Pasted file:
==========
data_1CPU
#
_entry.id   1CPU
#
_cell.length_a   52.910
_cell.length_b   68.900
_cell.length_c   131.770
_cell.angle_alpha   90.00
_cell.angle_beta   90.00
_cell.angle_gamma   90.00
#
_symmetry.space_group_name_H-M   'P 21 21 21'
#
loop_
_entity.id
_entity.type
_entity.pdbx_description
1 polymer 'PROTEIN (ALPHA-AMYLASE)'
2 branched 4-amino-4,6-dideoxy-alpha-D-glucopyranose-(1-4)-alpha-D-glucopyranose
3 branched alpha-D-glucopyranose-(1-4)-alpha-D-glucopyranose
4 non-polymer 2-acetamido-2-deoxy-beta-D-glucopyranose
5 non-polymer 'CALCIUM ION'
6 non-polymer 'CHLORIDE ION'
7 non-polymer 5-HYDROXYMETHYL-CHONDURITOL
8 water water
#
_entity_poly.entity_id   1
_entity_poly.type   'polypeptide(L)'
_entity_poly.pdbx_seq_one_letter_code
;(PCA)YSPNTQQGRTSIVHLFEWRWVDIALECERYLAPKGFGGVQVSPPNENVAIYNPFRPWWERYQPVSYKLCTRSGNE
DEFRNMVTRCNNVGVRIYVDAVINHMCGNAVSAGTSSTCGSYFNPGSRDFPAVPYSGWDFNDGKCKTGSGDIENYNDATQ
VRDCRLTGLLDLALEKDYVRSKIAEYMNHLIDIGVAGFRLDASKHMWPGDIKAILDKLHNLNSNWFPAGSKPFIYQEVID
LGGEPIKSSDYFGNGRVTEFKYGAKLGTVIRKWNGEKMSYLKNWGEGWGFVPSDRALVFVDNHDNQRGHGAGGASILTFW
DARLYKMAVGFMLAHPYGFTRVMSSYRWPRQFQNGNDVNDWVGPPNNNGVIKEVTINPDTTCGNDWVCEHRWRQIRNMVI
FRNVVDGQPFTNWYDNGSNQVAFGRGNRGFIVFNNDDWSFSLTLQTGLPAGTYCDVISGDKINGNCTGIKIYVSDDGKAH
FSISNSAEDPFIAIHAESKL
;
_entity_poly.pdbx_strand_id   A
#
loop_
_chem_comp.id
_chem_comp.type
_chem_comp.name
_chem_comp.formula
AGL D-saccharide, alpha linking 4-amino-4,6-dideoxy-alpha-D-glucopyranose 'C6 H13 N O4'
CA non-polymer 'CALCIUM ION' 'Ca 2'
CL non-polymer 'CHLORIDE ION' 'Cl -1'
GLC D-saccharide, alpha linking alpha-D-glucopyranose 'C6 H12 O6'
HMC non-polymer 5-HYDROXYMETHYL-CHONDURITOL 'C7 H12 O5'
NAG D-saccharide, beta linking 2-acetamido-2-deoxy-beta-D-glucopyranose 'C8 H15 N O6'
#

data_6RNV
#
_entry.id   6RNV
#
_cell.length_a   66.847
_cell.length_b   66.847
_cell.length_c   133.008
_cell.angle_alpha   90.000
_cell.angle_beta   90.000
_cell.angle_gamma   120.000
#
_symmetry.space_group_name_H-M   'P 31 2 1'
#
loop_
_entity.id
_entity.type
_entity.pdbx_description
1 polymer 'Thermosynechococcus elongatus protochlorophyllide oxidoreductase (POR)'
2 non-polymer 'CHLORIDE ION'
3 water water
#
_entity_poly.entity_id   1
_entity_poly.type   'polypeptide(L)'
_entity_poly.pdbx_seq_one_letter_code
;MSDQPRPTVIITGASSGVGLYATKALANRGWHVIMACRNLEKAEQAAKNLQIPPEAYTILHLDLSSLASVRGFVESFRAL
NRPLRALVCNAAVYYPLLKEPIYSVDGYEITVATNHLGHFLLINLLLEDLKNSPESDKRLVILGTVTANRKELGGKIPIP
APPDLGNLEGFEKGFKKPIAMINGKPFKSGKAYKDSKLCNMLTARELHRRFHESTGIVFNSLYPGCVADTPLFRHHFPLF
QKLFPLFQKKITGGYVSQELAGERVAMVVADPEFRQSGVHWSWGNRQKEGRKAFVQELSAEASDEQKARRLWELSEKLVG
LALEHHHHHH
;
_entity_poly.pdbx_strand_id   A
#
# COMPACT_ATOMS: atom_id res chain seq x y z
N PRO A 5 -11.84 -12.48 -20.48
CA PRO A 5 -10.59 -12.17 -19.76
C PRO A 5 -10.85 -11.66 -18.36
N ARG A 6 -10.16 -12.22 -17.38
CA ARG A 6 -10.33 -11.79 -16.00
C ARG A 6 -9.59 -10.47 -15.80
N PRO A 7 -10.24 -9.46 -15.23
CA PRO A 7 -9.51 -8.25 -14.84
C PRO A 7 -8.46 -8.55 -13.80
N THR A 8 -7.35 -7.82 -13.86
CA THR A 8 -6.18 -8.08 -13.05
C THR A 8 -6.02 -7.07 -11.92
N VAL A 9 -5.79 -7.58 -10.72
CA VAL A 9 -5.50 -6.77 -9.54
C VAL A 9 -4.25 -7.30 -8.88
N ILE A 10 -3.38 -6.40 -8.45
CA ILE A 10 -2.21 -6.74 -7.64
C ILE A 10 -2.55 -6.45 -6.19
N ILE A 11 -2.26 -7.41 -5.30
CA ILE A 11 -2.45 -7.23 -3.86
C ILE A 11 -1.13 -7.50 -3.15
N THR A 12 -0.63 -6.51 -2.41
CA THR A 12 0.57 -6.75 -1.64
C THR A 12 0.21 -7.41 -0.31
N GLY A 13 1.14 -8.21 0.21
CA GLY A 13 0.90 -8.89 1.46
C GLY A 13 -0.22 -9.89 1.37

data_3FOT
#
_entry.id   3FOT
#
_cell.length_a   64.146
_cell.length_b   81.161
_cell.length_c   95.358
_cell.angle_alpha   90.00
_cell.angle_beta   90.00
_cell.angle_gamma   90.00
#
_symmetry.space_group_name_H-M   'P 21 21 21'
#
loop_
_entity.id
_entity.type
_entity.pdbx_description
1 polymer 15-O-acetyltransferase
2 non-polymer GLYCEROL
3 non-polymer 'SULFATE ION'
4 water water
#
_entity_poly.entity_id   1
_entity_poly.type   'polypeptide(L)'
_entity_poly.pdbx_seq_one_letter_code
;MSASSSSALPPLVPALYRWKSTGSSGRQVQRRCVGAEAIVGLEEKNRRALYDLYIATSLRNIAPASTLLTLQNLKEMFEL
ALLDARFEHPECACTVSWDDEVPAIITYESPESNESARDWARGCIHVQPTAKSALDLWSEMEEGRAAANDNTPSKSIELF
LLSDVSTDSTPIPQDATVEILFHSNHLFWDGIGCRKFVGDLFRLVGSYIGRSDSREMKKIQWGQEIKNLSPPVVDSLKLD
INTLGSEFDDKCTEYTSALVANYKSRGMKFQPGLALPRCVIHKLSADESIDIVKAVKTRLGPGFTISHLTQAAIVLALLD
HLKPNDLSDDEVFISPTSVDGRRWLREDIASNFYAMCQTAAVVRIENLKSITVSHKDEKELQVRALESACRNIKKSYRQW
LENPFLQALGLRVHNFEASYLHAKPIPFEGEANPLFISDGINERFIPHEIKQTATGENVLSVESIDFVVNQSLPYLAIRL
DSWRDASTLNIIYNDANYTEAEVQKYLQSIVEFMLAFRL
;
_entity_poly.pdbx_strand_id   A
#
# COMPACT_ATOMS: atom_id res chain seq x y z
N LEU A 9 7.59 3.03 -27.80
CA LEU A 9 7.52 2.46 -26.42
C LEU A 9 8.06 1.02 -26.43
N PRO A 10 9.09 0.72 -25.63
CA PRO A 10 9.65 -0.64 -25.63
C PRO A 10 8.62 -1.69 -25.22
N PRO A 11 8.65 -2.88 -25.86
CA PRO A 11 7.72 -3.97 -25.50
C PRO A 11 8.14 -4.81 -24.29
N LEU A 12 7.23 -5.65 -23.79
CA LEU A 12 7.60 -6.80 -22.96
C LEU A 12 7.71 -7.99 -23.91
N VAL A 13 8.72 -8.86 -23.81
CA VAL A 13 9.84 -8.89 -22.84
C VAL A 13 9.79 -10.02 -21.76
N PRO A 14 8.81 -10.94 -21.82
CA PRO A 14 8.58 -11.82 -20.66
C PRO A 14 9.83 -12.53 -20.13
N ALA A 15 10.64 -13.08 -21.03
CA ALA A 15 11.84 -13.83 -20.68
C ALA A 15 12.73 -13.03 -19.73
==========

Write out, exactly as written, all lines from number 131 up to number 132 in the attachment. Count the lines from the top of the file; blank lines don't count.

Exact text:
3 non-polymer 'SULFATE ION'
4 water water